Evaluation approaches are conceptually distinct ways of thinking about, designing and conducting evaluation efforts. Many of the evaluation approaches in use today make unique contributions to solving important problems, while others refine existing approaches in some way. Classification systems intended to sort out unique approaches from variations on a theme are presented here to help identify some basic schools of thought for conducting an evaluation. After these approaches are identified, they are summarized in terms of a few important attributes.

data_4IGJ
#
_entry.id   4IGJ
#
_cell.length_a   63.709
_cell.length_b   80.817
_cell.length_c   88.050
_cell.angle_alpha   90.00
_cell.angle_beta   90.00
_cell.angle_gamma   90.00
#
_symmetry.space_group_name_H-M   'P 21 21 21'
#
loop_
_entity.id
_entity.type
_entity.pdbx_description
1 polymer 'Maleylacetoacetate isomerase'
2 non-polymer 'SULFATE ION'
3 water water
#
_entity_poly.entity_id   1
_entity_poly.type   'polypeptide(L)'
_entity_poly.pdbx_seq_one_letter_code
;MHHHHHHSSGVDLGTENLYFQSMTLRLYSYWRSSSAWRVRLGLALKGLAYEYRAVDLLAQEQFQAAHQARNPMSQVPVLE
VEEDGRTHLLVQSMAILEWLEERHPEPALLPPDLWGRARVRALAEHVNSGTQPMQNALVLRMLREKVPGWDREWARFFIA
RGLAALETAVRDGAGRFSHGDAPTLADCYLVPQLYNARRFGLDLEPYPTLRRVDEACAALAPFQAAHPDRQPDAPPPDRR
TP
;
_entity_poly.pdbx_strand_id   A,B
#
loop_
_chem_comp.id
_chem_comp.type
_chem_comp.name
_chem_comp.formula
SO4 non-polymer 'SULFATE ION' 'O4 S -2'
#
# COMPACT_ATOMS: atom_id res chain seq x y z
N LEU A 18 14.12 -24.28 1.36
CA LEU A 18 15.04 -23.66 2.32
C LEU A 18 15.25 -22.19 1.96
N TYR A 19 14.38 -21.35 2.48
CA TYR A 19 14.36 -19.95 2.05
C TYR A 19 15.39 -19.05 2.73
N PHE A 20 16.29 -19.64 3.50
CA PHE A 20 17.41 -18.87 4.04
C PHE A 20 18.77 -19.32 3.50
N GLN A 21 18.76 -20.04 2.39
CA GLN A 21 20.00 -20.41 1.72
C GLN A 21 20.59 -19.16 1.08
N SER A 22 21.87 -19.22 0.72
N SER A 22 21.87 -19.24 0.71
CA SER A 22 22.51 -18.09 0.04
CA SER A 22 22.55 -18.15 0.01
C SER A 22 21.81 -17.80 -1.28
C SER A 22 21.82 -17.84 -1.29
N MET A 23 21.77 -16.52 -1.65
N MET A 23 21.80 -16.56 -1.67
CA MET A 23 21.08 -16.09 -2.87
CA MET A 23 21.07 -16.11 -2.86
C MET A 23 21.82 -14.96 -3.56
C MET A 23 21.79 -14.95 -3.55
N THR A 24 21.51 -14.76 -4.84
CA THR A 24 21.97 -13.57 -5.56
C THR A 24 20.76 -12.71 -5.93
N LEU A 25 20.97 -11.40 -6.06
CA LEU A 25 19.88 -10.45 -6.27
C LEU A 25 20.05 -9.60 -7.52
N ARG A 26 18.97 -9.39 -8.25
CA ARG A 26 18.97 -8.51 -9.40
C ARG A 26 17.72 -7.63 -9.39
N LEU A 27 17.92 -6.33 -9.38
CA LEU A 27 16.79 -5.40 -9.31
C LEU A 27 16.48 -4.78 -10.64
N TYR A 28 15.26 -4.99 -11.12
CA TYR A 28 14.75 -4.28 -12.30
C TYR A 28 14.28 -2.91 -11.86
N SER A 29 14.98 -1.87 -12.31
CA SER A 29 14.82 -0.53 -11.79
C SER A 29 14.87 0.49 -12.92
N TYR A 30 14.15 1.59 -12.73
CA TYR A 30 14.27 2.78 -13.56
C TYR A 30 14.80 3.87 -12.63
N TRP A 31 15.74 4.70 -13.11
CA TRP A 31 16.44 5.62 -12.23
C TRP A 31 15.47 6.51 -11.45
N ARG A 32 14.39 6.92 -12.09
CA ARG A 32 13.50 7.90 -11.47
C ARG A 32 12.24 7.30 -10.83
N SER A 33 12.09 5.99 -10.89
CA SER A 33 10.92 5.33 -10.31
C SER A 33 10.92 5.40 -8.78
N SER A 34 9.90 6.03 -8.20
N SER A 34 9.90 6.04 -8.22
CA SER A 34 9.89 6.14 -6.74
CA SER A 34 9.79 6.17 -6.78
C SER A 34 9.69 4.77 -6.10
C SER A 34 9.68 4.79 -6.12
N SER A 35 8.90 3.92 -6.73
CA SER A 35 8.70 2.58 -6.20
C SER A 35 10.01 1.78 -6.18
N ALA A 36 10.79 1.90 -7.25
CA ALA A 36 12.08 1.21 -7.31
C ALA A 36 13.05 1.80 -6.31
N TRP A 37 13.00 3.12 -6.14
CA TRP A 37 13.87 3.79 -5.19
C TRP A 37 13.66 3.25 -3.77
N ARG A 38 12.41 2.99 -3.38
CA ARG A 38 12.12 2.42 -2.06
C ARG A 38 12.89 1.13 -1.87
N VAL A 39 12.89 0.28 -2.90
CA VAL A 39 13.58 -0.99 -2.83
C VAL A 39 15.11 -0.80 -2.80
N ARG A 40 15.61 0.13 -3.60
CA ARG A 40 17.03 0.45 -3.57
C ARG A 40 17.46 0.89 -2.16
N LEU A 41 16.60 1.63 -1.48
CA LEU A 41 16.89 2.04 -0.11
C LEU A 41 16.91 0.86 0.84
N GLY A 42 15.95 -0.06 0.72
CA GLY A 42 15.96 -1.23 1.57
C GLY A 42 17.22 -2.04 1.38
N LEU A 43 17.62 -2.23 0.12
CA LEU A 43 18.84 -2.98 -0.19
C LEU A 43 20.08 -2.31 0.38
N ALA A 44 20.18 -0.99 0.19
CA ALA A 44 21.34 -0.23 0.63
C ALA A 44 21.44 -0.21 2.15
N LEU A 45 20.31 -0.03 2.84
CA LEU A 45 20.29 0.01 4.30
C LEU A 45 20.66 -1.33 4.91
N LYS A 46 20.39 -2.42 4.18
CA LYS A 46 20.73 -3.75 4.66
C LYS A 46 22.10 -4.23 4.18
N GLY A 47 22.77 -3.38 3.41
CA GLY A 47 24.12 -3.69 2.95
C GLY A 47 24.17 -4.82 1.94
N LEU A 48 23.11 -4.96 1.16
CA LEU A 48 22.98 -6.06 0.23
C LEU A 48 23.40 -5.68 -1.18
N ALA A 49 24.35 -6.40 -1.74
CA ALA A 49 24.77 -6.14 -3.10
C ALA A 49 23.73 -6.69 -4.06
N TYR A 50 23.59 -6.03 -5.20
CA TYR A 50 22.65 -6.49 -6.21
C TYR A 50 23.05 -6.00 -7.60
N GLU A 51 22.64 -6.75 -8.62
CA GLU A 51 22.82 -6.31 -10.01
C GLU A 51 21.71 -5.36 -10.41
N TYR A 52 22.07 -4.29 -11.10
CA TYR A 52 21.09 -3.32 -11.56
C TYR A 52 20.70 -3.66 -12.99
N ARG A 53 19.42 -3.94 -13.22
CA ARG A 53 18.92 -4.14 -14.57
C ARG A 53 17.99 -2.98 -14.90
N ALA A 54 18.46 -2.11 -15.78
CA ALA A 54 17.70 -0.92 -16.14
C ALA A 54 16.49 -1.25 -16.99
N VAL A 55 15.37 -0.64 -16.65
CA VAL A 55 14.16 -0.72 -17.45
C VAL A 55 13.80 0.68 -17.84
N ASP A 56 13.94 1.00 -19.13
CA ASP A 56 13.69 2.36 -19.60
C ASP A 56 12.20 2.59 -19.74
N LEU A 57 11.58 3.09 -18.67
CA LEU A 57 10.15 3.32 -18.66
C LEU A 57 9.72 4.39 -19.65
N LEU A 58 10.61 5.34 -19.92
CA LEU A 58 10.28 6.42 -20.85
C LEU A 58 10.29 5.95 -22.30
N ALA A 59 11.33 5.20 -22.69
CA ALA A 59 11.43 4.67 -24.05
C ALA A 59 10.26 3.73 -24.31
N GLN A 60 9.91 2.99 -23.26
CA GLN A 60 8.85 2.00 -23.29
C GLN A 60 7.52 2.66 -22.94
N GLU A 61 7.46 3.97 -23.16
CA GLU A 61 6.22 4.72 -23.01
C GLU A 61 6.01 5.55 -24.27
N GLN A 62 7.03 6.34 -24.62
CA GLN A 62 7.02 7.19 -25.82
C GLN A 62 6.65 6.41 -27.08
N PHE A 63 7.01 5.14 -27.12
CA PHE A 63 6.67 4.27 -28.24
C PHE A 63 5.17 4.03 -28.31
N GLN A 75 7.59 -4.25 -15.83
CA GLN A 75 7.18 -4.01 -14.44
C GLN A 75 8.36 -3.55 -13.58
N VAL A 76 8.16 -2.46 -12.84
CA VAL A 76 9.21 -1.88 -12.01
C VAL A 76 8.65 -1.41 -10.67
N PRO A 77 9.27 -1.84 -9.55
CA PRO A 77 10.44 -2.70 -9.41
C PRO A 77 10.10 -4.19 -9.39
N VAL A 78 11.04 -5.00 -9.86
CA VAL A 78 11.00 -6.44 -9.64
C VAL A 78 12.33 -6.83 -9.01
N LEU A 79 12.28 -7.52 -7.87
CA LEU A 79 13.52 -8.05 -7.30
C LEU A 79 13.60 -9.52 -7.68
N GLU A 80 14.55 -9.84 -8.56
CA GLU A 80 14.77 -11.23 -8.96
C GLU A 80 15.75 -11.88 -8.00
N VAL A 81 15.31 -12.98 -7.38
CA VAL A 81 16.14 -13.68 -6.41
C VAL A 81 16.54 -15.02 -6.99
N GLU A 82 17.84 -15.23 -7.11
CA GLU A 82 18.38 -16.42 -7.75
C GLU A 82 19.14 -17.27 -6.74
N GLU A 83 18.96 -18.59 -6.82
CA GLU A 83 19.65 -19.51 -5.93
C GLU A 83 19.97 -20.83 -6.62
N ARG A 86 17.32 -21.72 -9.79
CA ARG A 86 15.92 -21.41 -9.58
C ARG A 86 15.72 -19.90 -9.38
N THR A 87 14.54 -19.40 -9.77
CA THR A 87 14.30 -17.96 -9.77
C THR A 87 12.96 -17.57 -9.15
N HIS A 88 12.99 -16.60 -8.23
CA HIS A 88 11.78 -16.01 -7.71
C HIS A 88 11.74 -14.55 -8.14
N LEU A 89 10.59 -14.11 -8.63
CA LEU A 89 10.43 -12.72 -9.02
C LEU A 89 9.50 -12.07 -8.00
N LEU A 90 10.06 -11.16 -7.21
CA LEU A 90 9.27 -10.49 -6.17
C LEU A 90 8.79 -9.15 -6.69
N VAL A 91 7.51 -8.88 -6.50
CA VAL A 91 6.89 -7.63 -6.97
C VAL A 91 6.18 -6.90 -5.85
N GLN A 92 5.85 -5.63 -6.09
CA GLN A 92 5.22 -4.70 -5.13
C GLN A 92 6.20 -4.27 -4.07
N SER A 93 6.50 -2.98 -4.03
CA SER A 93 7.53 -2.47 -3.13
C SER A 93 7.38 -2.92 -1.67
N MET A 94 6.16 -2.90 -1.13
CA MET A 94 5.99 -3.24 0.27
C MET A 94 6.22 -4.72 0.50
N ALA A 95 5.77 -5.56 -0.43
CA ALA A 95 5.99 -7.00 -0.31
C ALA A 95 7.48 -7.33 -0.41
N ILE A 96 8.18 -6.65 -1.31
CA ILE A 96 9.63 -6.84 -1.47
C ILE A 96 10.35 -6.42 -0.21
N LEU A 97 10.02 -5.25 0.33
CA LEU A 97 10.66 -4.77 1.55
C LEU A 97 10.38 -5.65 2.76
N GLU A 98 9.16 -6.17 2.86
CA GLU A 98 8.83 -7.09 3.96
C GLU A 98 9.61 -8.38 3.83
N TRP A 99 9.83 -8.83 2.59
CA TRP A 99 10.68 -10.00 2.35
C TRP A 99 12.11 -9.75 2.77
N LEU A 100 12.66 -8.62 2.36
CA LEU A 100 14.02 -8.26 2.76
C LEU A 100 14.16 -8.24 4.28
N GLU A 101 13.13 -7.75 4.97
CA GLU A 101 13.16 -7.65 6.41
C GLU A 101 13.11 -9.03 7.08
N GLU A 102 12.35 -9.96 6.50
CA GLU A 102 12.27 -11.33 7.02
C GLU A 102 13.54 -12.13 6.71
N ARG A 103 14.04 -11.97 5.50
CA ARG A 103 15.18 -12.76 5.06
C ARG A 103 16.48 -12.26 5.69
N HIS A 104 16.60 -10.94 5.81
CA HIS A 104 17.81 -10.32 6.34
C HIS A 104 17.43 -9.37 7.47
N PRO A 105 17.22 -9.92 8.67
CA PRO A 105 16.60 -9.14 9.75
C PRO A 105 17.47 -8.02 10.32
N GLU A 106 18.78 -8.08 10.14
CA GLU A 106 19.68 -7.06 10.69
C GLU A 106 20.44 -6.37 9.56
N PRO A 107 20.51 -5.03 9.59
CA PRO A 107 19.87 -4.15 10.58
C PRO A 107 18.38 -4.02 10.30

Since the mid 1960s, the number of alternative approaches to conducting evaluation efforts has increased dramatically. Factors such as the United States Elementary and Secondary Education Act of 1965 that required educators to evaluate their efforts and results, and the growing public concern for accountability of human service programs contributed to this growth. In addition, over this period of time there has been an international movement towards encouraging evidence based practice in all professions and in all sectors. Evidence Based Practice (EBP) requires evaluations to deliver the information needed to determine what is the best way of achieving results.
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